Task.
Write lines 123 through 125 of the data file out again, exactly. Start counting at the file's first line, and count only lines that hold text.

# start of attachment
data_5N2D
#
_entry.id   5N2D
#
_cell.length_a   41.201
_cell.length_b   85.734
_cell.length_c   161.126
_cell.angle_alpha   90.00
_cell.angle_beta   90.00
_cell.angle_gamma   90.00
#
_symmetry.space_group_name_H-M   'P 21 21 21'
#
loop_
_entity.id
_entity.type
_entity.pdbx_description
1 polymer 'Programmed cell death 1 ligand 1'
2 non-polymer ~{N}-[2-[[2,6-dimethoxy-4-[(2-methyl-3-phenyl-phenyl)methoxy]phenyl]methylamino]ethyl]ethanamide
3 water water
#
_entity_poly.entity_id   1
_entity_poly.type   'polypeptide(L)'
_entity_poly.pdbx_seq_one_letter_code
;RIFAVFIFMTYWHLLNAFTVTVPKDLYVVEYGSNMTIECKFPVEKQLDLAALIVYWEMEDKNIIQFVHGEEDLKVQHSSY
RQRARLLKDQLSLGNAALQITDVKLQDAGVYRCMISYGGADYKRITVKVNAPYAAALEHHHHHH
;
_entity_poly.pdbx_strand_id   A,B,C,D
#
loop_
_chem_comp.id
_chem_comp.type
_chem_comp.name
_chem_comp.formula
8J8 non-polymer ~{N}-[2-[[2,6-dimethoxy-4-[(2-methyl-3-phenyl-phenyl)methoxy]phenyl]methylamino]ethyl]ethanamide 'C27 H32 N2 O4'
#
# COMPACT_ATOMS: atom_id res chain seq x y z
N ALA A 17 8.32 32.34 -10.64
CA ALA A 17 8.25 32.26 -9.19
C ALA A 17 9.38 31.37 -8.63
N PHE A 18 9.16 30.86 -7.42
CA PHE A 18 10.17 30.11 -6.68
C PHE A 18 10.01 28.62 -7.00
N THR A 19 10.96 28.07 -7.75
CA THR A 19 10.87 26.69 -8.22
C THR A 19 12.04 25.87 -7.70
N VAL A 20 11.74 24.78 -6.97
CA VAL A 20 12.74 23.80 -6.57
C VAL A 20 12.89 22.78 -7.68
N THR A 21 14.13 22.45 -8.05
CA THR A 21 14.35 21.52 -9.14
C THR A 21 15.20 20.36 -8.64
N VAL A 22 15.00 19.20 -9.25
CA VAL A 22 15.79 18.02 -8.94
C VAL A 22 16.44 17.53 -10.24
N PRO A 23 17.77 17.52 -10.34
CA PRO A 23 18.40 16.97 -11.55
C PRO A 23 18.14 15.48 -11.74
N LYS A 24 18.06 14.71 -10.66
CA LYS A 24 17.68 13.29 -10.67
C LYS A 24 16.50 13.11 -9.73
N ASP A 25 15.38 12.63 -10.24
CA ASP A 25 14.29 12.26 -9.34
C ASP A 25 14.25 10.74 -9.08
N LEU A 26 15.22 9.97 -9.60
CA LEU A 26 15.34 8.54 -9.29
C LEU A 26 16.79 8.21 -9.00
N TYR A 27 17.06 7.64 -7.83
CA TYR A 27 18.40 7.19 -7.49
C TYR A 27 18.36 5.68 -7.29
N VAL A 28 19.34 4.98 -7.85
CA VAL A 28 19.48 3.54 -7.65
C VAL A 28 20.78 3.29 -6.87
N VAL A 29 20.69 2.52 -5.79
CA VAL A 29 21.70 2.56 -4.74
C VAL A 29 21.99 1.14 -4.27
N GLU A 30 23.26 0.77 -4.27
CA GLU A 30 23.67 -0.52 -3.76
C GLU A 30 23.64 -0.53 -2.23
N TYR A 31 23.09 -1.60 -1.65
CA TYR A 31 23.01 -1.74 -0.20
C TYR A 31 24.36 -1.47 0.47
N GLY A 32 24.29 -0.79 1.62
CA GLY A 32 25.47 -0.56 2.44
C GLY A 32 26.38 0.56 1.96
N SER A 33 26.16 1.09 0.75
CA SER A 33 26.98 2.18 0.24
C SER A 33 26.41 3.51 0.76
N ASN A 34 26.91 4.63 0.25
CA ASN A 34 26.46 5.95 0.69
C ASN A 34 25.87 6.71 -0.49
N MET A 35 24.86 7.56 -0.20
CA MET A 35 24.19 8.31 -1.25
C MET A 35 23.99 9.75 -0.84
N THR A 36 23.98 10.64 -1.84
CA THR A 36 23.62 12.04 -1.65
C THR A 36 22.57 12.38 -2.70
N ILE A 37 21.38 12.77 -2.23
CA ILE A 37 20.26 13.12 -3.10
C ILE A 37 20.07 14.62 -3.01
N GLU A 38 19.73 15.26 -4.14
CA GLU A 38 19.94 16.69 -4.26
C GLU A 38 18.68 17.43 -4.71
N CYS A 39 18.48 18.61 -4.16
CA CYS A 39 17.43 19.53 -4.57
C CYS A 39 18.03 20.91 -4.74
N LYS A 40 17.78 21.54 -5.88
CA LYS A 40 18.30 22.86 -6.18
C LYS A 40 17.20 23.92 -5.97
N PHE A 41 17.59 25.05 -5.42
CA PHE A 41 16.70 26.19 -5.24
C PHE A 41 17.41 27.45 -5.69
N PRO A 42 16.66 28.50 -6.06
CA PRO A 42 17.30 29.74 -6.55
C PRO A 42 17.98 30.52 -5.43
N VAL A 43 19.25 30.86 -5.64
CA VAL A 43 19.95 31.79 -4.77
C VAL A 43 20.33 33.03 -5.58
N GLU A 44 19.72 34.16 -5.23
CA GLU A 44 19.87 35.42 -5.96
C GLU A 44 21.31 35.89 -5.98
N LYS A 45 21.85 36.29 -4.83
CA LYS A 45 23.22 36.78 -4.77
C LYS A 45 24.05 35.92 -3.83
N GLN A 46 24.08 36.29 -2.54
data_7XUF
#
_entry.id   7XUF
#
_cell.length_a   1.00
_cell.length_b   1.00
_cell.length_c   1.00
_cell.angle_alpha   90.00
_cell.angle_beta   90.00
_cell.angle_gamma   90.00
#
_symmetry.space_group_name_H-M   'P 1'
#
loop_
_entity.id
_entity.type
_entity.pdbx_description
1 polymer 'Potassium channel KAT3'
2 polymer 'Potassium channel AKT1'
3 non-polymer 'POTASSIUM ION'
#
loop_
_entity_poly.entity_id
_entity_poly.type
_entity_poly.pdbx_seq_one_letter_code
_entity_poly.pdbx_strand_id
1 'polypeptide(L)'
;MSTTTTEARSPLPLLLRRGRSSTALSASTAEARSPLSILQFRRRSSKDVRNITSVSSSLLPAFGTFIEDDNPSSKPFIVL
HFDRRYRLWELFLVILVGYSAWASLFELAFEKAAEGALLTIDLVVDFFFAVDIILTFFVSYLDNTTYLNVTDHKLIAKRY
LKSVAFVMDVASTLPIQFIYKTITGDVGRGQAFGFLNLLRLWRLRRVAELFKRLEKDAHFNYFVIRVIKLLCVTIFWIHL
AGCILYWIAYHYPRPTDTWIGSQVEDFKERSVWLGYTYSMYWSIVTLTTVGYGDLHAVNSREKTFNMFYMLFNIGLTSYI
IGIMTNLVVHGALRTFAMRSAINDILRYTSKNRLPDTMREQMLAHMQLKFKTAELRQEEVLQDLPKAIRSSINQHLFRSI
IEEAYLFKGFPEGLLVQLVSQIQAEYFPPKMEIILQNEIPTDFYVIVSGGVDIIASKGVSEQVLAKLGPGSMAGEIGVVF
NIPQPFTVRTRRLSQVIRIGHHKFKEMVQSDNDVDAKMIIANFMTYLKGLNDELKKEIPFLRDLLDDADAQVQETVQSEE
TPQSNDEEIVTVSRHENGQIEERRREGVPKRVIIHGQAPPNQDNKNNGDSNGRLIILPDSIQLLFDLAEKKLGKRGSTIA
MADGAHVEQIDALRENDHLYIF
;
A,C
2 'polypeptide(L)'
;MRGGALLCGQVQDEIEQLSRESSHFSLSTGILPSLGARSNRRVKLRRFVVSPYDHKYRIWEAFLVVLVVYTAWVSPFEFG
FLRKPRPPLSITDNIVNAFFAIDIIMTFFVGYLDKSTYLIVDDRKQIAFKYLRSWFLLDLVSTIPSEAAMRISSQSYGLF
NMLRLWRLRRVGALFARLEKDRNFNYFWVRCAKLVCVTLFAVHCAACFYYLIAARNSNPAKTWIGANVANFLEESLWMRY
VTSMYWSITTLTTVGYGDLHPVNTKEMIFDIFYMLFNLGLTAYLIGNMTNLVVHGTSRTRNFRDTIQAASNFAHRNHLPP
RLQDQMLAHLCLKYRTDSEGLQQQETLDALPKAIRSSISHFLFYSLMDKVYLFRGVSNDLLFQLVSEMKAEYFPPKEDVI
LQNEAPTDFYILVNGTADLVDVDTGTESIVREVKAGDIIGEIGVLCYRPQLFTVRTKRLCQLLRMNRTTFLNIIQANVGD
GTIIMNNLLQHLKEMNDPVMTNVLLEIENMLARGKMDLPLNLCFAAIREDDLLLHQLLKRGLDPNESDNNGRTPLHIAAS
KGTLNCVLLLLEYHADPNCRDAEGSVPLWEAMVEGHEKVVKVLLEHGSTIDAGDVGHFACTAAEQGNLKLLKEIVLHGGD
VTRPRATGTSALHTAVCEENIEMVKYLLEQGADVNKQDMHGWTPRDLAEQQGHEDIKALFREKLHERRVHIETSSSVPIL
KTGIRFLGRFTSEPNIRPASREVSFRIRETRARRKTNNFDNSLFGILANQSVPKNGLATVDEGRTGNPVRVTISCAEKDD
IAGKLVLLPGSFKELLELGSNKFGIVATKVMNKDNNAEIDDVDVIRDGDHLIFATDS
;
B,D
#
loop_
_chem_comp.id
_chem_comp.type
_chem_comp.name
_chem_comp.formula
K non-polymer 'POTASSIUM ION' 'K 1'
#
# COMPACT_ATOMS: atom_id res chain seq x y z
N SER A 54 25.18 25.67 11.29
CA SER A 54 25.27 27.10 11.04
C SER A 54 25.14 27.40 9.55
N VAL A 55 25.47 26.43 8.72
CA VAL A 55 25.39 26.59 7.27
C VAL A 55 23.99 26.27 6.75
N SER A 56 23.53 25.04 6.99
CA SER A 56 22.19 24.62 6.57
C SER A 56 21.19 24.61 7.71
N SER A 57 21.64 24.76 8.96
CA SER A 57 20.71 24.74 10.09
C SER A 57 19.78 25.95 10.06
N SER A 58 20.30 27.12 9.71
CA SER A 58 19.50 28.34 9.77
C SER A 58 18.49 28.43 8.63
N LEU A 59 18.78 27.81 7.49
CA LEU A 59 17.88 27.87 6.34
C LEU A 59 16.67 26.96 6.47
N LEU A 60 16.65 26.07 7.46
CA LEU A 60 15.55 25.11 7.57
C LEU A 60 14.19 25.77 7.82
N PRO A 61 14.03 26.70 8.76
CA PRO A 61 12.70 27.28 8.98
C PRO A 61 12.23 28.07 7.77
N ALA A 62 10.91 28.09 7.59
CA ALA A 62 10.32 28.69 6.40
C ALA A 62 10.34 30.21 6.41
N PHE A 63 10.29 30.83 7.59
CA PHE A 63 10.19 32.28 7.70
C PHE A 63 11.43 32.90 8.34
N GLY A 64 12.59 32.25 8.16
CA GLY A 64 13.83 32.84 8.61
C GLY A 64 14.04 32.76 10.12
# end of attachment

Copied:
CA LYS A 45 23.22 36.78 -4.77
C LYS A 45 24.05 35.92 -3.83
N GLN A 46 24.08 36.29 -2.54